It seems GPs are reluctant to contact employers with details of how they can make adjustments for employees in order to get them back to work and that there’s a need for further training for GPs (apparently only 3,500 GPs have received ‘Fit Note’ training so far out of a possible 41,000).
With GPs looking ready to strike about pension reform and many GPs claiming excessive workloads it begs the question as to whether Fit Notes are the way forward and whether GPs are the right people to be handling them.
The average rate of 5.1 days of absence per employee per year in the manufacturing sector is an indicator that overall absence rates have been reducing slightly; interestingly long-term absence saw an increase last year with higher rates of stress, anxiety and depression being reported. At the same time the practice of ‘presenteeism’ has seen a sharp increase. Whilst it is crucial to capture absenteeism in real time, I would urge employers to use the data in a sensible fashion and address only those abusing the system to avoid ‘presenteeism’ and sick colleagues passing on bugs.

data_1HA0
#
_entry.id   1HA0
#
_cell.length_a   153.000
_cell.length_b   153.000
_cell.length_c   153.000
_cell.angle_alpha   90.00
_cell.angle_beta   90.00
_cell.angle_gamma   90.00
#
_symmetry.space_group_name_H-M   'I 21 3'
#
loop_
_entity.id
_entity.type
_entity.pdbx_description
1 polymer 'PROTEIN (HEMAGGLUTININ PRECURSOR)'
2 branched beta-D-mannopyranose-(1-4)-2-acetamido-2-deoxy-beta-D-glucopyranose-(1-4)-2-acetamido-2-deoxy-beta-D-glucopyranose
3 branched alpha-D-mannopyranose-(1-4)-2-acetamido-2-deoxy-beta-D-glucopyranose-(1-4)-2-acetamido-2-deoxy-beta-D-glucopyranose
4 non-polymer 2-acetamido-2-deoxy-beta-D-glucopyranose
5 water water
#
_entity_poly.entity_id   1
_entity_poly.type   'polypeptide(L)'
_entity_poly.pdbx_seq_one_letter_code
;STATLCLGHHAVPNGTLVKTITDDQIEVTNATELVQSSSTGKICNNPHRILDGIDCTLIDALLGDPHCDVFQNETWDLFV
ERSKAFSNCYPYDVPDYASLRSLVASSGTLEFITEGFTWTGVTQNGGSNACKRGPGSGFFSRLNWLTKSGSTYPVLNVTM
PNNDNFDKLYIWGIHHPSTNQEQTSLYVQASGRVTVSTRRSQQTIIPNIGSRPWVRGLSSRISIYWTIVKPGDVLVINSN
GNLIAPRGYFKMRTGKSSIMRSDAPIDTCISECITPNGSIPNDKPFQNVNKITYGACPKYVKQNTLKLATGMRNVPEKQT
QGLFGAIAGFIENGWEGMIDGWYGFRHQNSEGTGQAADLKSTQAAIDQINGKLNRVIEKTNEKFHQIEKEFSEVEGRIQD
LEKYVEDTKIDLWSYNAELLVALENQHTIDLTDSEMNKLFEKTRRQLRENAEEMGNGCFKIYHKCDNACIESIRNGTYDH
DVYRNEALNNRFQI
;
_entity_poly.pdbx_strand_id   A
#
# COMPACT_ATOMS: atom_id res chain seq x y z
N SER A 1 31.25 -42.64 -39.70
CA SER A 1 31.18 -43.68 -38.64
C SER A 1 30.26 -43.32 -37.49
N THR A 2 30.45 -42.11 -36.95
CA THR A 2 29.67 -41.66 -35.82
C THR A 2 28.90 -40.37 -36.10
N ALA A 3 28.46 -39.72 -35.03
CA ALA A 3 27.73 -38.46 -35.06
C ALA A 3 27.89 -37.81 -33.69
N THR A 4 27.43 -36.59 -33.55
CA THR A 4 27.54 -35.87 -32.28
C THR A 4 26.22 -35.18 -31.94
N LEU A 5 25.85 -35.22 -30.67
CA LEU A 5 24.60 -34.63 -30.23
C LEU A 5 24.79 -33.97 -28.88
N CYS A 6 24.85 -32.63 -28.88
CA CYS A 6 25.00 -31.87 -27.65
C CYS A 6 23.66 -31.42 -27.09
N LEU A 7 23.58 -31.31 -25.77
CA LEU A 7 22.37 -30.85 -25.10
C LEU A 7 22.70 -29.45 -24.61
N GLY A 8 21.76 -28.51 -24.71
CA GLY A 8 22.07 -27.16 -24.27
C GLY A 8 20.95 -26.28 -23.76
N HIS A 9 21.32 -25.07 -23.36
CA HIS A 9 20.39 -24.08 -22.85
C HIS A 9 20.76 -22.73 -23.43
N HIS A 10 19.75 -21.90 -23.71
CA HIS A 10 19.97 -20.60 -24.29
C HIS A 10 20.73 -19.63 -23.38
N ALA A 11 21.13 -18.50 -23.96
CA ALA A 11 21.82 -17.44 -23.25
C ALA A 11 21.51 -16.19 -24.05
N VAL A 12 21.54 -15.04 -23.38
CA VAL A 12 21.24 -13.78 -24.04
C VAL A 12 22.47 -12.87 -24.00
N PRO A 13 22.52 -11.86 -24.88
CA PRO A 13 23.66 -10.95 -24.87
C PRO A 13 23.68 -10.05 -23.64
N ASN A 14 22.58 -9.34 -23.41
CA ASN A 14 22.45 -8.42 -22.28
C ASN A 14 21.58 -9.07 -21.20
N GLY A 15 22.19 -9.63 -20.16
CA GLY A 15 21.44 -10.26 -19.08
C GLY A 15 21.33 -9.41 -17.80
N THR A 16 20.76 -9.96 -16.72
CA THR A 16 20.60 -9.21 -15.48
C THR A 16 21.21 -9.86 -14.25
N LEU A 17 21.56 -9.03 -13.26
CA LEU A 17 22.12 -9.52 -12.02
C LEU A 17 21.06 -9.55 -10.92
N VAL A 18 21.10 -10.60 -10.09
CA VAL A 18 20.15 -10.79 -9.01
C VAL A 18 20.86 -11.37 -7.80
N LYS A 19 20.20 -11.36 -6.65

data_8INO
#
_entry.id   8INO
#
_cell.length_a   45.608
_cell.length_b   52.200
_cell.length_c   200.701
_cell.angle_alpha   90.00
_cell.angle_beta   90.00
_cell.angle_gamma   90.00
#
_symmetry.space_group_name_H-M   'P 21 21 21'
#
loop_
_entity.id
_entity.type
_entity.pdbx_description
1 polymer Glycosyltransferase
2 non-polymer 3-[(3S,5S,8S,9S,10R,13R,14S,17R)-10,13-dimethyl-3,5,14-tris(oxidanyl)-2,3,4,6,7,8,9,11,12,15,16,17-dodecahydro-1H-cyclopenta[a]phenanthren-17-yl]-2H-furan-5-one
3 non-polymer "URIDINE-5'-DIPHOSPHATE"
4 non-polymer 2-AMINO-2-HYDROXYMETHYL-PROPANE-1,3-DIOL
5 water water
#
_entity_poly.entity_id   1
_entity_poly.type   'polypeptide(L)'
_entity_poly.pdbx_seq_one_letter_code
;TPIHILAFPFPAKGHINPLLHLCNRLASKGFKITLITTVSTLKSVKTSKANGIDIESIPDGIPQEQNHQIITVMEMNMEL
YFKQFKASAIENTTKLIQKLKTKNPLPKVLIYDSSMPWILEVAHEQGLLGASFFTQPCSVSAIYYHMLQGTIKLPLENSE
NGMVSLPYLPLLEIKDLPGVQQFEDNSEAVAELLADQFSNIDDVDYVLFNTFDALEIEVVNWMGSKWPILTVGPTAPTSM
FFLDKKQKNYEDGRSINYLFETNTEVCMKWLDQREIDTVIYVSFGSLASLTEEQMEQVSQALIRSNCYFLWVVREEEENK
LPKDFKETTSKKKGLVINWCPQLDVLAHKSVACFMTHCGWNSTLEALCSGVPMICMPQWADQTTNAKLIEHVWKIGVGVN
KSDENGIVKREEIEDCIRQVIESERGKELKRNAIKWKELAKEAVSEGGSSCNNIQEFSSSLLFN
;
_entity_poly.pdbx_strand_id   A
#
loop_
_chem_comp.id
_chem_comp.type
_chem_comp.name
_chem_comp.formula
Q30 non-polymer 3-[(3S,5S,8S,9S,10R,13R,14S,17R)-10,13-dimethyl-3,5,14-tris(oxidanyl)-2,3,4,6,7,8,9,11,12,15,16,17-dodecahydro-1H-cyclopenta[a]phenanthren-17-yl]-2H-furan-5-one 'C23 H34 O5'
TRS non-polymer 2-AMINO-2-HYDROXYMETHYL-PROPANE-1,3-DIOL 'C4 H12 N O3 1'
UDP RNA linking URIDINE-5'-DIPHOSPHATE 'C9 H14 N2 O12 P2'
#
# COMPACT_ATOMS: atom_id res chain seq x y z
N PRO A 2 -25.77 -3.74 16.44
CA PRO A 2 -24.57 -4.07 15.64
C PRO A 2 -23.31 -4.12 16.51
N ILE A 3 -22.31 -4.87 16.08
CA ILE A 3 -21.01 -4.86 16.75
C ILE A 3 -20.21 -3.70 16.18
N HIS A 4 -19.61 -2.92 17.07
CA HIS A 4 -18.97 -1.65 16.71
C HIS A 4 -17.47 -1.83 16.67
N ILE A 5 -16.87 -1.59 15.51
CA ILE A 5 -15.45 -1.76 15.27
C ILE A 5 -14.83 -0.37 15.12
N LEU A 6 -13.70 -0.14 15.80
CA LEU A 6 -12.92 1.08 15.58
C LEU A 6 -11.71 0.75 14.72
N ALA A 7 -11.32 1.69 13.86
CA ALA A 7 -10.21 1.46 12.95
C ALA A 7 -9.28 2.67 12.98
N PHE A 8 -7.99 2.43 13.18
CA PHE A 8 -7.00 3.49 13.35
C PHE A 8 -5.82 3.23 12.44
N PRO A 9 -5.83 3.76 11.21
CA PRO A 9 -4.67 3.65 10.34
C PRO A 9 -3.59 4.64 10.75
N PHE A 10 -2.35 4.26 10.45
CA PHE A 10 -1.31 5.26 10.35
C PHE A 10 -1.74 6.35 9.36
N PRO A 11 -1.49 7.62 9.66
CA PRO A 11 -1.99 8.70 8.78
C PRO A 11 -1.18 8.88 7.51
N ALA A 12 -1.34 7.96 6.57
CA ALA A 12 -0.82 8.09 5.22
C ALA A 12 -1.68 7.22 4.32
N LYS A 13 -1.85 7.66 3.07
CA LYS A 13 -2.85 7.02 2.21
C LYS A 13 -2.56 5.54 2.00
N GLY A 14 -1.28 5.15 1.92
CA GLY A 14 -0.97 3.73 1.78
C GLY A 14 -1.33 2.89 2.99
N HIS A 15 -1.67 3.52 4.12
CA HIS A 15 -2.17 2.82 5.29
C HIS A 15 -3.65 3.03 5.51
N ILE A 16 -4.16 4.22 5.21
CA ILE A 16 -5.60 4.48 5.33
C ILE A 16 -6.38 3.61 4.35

Managing people back into work is quite a complex task and while electronic Fit Notes could be one way of solving the problem (according to findings in the Frost/Black report) an automated time and attendance solution will help ease the burden for employers wanting to balance employee health and the needs of the organisation.